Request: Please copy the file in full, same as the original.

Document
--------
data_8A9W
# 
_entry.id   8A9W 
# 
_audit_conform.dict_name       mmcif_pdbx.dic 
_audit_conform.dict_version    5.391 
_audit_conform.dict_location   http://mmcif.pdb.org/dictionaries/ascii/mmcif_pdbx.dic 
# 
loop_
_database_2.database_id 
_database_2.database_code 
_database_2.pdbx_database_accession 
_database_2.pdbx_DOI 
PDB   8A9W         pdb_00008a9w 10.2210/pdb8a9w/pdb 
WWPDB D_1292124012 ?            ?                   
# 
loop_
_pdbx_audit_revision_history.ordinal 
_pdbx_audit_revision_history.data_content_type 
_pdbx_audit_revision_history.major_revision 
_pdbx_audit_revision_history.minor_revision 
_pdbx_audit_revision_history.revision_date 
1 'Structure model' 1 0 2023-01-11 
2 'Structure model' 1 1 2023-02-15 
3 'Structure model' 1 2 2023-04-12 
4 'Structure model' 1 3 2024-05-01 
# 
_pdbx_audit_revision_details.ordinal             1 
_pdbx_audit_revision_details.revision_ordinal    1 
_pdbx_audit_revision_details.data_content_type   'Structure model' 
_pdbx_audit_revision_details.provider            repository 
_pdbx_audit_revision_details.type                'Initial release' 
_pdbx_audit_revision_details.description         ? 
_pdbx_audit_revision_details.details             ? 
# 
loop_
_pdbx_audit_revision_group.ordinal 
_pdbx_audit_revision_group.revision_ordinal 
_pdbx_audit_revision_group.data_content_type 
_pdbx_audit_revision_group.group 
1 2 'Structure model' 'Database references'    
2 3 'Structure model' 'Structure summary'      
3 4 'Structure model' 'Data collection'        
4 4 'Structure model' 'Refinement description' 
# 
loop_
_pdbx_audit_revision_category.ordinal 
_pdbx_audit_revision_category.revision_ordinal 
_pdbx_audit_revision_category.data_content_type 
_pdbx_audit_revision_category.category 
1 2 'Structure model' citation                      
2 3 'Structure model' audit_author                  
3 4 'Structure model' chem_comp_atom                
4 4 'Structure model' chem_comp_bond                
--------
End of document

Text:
data_8A9W
# 
_entry.id   8A9W 
# 
_audit_conform.dict_name       mmcif_pdbx.dic 
_audit_conform.dict_version    5.391 
_audit_conform.dict_location   http://mmcif.pdb.org/dictionaries/ascii/mmcif_pdbx.dic 
# 
loop_
_database_2.database_id 
_database_2.database_code 
_database_2.pdbx_database_accession 
_database_2.pdbx_DOI 
PDB   8A9W         pdb_00008a9w 10.2210/pdb8a9w/pdb 
WWPDB D_1292124012 ?            ?                   
# 
loop_
_pdbx_audit_revision_history.ordinal 
_pdbx_audit_revision_history.data_content_type 
_pdbx_audit_revision_history.major_revision 
_pdbx_audit_revision_history.minor_revision 
_pdbx_audit_revision_history.revision_date 
1 'Structure model' 1 0 2023-01-11 
2 'Structure model' 1 1 2023-02-15 
3 'Structure model' 1 2 2023-04-12 
4 'Structure model' 1 3 2024-05-01 
# 
_pdbx_audit_revision_details.ordinal             1 
_pdbx_audit_revision_details.revision_ordinal    1 
_pdbx_audit_revision_details.data_content_type   'Structure model' 
_pdbx_audit_revision_details.provider            repository 
_pdbx_audit_revision_details.type                'Initial release' 
_pdbx_audit_revision_details.description         ? 
_pdbx_audit_revision_details.details             ? 
# 
loop_
_pdbx_audit_revision_group.ordinal 
_pdbx_audit_revision_group.revision_ordinal 
_pdbx_audit_revision_group.data_content_type 
_pdbx_audit_revision_group.group 
1 2 'Structure model' 'Database references'    
2 3 'Structure model' 'Structure summary'      
3 4 'Structure model' 'Data collection'        
4 4 'Structure model' 'Refinement description' 
# 
loop_
_pdbx_audit_revision_category.ordinal 
_pdbx_audit_revision_category.revision_ordinal 
_pdbx_audit_revision_category.data_content_type 
_pdbx_audit_revision_category.category 
1 2 'Structure model' citation                      
2 3 'Structure model' audit_author                  
3 4 'Structure model' chem_comp_atom                
4 4 'Structure model' chem_comp_bond                